If you type “keyboard” into the Play Store, you’ll be presented with a lot of interesting options for replacements. There’s ones that allow you to swipe the keys to form words, ones with unconventional keys with multiple letters per key that guess the letter you actually want, ones in crazy colors and styles, and most have a lot more customization options than the one your manufacturer thought you’d like.

Swapping out the keyboard is a lot like downloading any other app; find the keyboard you want from the Play Store and install it. The difference is that you need to set it up after downloading it. And although some will walk you through this process when you install the keyboard, not all do so it’s probably best to know how to do it manually regardless. Here’s how:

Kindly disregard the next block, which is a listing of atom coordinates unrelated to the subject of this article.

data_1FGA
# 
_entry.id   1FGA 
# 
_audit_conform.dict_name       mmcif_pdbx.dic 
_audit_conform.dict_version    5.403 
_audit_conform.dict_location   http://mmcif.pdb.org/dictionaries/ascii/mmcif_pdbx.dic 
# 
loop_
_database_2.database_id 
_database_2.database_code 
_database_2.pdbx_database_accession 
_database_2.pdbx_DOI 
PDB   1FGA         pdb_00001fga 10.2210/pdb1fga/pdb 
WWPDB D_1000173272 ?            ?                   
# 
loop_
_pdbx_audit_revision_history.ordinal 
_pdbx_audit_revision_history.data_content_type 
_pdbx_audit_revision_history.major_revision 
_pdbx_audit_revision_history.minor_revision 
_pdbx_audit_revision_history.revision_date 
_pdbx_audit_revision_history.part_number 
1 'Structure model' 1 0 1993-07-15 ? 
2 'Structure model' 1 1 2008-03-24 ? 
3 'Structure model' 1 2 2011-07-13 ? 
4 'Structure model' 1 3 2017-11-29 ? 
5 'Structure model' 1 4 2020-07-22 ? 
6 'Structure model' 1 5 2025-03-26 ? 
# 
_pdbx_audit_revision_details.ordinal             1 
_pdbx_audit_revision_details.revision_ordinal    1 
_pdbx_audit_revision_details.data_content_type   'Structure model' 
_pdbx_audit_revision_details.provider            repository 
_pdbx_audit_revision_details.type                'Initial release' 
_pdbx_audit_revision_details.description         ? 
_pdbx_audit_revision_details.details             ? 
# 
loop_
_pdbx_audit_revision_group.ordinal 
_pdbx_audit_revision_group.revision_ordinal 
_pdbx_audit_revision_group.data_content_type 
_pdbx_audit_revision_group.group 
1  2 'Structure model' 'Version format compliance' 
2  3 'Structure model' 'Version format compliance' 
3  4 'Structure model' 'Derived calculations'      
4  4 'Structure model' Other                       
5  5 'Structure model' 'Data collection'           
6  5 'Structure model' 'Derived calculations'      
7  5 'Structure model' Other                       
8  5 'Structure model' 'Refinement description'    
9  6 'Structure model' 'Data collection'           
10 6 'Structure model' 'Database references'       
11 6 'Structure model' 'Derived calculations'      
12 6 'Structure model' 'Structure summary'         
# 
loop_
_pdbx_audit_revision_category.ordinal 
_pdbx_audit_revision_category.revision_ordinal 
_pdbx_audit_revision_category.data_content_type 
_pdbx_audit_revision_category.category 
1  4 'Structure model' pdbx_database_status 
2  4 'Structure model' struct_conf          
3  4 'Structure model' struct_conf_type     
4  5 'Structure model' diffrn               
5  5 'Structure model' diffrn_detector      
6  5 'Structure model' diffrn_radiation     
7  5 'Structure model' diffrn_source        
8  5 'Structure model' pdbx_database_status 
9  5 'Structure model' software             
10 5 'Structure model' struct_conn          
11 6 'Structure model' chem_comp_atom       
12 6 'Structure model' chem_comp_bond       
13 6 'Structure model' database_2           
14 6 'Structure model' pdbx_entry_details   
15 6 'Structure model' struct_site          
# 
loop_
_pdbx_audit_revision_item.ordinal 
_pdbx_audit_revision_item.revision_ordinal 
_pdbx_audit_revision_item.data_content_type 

I. Download the New Keyboard

1. Open the Play Store.

2. Search for “keyboard”.

3. Choose a keyboard you want to try and install it.

II. Setup the New Keyboard

1. Go to Settings > Language and Input (this might be called something else depending on your device, but look for something that might contain keyboard settings).

2. Check the box next to the new keyboard name to enable it.

3. Tap on Default and then choose the new keyboard to set it as the default keyboard.

4. Open any app that has typing in it, and tap in the text field. The new keyboard should pop up.

Find any amazing keyboards? Share them in the comments below!

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Make Your Android Lollipop/Marshmallow Device Feel a Lot Faster

People have asked me why my Android phones look so snappy in some of my videos lately and wondering if I overclocked the phones. I haven’t, most of the time, and it’s actually something I immediately do when getting a new Android phone. It’s a quick little tip that anyone with a lollipop or newer Android phone can do.

How to Make Your Android Device Feel Faster